Clouds - Life Line

Date: 2011
Ref: 6014
Materials: Life ring, recycled water bottles, resin, epoxy paint
Dimensions: 130 x 110 x 90cm
Catalogued: Clouds | Nuages, Damiani Editore Milan 2012
Exhibition history: 2011 La Maréchalerie - centre d'art contemporain Versailles
Courtesy: Courtesy of the Artists

The cloud is an intermediary between two worlds. Its airy lightness and gas give free rein to the architectural imagination, whilst its liquid composition returns it to earth. The cloud, by virtue of its ubiquity, is an intercessor between reality and imagination, between heaven and earth, light and gravity. The absence of a stable form, which characterizes the cloud, is a powerful concept that embodies, with its dreams, the designs for an ideal society. Playing on its metamorphoses, it can convey, in the mode of fable, a more political message without gravity. Here, the message focuses on water, from which clouds are constituted, by asking how humans will share this resource on earth. Philipe Potié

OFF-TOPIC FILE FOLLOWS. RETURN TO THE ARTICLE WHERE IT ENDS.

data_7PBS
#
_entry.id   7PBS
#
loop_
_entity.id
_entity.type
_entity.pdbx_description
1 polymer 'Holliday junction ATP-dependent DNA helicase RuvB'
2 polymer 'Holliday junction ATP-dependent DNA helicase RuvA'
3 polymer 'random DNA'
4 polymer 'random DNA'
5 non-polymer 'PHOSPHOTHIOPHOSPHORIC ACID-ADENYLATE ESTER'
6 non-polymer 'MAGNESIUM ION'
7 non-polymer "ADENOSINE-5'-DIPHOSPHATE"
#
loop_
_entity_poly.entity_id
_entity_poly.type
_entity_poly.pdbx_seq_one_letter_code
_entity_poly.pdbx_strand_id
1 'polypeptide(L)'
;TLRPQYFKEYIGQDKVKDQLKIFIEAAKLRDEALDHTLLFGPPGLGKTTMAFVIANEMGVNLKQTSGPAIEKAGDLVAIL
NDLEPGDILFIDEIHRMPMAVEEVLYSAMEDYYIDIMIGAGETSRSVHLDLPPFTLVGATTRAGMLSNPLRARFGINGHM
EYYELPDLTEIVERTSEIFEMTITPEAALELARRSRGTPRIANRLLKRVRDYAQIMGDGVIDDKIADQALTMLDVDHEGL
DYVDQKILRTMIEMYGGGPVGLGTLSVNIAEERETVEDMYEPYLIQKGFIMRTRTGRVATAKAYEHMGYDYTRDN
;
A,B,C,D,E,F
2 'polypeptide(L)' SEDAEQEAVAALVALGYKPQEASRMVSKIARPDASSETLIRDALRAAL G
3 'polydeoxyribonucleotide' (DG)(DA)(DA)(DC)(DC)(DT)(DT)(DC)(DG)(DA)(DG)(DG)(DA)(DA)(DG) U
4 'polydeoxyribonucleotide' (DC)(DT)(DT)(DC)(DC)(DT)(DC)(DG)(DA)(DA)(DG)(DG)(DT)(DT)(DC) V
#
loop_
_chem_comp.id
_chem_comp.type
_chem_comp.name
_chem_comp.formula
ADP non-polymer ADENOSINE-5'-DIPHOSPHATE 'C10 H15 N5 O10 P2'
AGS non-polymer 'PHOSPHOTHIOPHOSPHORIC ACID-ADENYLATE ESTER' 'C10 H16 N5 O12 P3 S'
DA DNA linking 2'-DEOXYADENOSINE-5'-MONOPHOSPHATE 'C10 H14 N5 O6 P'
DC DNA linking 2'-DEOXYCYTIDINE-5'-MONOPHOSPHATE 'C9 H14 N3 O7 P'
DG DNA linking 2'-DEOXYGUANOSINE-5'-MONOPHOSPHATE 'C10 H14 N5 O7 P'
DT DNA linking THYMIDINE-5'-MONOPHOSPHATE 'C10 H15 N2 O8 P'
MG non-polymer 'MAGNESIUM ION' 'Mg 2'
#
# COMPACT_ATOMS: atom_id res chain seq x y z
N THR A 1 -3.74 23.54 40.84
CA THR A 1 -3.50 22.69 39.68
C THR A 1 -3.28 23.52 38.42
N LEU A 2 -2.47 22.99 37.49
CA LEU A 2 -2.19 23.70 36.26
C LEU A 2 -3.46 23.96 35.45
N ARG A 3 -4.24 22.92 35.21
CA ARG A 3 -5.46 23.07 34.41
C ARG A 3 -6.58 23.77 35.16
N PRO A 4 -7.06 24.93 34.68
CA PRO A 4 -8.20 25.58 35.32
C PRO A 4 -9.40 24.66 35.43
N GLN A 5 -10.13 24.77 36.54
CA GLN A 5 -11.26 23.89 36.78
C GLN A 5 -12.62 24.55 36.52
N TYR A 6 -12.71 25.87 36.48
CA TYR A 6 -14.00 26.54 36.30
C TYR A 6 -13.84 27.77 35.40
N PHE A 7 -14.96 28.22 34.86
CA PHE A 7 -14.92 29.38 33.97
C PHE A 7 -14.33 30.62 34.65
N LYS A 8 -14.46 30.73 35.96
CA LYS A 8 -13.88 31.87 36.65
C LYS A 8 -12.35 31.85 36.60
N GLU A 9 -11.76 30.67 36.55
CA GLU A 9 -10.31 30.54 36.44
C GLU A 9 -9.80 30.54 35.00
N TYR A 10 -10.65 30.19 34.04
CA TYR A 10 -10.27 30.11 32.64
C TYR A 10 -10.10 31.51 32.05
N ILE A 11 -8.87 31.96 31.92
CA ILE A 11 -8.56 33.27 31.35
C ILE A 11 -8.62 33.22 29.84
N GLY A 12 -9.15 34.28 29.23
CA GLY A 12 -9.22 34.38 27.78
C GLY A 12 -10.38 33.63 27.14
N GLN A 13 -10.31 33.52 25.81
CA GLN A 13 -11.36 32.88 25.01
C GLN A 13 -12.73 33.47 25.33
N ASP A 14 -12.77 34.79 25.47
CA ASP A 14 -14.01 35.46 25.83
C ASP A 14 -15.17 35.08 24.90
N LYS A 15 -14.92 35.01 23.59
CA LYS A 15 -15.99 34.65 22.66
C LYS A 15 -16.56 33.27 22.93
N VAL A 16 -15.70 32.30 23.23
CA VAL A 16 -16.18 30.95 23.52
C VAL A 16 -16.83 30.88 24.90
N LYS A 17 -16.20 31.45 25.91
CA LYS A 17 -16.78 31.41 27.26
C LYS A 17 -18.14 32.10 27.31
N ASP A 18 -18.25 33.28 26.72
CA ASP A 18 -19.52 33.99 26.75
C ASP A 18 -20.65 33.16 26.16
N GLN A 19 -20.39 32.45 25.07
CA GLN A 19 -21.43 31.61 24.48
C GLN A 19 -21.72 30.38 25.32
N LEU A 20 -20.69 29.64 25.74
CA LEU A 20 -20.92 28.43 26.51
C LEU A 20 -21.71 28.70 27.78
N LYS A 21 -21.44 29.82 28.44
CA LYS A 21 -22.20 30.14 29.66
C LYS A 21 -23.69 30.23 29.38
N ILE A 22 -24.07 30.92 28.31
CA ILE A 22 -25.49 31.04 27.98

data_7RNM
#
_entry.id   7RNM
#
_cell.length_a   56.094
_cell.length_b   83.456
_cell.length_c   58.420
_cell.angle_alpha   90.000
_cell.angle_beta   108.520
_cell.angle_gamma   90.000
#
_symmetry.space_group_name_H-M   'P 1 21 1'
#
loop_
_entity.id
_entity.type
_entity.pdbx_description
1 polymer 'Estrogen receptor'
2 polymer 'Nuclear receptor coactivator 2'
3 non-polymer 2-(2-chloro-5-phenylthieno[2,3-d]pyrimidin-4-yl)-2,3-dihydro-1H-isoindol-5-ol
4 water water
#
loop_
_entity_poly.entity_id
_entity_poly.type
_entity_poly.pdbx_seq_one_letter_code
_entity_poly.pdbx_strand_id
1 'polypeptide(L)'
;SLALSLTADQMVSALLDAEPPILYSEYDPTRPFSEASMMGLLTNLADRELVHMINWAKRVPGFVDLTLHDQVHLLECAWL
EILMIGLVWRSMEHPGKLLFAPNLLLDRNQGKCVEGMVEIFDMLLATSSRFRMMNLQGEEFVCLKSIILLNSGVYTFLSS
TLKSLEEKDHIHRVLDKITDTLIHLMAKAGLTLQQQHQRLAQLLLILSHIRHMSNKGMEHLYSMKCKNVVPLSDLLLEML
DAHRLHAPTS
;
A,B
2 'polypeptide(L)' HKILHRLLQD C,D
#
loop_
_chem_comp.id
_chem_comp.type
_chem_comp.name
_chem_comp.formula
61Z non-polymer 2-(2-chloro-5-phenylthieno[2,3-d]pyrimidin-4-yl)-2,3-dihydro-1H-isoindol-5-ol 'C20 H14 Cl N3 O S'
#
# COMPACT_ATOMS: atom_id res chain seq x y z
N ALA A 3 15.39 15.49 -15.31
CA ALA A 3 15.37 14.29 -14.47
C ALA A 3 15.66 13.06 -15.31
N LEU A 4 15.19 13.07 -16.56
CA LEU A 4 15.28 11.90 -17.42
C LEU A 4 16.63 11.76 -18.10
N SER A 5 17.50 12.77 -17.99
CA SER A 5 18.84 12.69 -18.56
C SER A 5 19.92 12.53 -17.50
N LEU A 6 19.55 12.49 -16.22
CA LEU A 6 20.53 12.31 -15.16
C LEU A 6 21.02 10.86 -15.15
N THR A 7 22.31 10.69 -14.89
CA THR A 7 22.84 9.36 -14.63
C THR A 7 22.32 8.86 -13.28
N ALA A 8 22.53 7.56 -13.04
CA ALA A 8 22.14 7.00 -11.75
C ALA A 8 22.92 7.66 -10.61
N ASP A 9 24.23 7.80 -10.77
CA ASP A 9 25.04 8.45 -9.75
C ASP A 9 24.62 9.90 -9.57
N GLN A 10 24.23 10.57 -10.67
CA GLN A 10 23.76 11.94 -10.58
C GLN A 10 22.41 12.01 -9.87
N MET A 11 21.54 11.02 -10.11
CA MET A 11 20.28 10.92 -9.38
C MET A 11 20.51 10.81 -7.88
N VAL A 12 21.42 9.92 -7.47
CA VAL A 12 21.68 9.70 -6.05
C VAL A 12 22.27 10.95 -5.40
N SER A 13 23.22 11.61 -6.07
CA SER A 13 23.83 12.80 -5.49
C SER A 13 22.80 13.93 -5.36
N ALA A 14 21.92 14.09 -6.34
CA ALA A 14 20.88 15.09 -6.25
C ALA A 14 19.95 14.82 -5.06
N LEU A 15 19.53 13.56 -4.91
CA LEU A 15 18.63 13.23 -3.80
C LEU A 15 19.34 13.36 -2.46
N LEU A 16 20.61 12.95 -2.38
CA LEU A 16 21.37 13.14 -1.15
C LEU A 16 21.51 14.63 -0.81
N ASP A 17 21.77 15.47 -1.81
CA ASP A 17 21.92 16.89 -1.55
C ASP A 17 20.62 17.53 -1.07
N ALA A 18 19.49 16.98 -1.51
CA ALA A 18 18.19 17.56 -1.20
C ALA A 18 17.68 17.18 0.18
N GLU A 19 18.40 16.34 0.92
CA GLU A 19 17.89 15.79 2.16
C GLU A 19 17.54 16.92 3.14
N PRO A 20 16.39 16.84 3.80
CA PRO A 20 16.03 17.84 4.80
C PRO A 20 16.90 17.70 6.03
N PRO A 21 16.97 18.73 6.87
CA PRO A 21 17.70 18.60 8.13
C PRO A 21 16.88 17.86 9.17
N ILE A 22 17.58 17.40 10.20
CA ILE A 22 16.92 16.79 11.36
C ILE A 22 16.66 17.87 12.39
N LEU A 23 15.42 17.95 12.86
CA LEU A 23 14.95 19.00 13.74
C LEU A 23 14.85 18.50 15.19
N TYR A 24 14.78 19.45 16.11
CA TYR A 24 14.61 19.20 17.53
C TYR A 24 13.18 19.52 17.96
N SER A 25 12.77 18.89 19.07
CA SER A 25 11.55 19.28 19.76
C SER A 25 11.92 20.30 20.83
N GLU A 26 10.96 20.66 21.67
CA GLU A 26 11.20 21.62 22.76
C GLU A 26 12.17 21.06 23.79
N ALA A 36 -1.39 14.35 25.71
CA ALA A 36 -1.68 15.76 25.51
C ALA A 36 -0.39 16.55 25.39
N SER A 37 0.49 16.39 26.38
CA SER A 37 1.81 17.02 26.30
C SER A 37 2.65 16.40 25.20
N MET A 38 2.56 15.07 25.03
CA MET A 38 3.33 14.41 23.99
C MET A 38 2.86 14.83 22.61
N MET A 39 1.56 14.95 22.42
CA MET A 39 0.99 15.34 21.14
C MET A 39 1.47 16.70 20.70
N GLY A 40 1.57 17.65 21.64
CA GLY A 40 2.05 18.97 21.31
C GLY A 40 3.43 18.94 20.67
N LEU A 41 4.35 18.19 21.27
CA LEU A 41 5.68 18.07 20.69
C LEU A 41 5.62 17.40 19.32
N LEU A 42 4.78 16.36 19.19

During a research trip to Cairo, Egypt in 2009 Lucy + Jorge Orta visited the Zabbaleen community who live on the garbage mountain of Moqattam. 65,000 people live off this refuse sorting, sifting, classifying the city’s waste: bottles, plastic jerry cans, fabric, cardboard. Reflecting on the sheer volume of the debris and in particular the plastic water container, they began assembling recycled water bottles. The resulting Cloud sculptures are the second phase of their project OrtaWater where the artists' research shifts from water distribution to that of the consumer object: on the one hand a vital commodity for the recycling community and on the other a disastrous pollutant on the environment. "Assembled with thousands of found water bottles, the resin contours of these new organic shapes create crevices and shadows of their former identity. Objects are incrusted into in these strange organic structures: remnants of a former household, a fisherman's boat, ladder, bicycle, chair. Clouds are reminders of the cycles and fragility of life.” Lucy Orta

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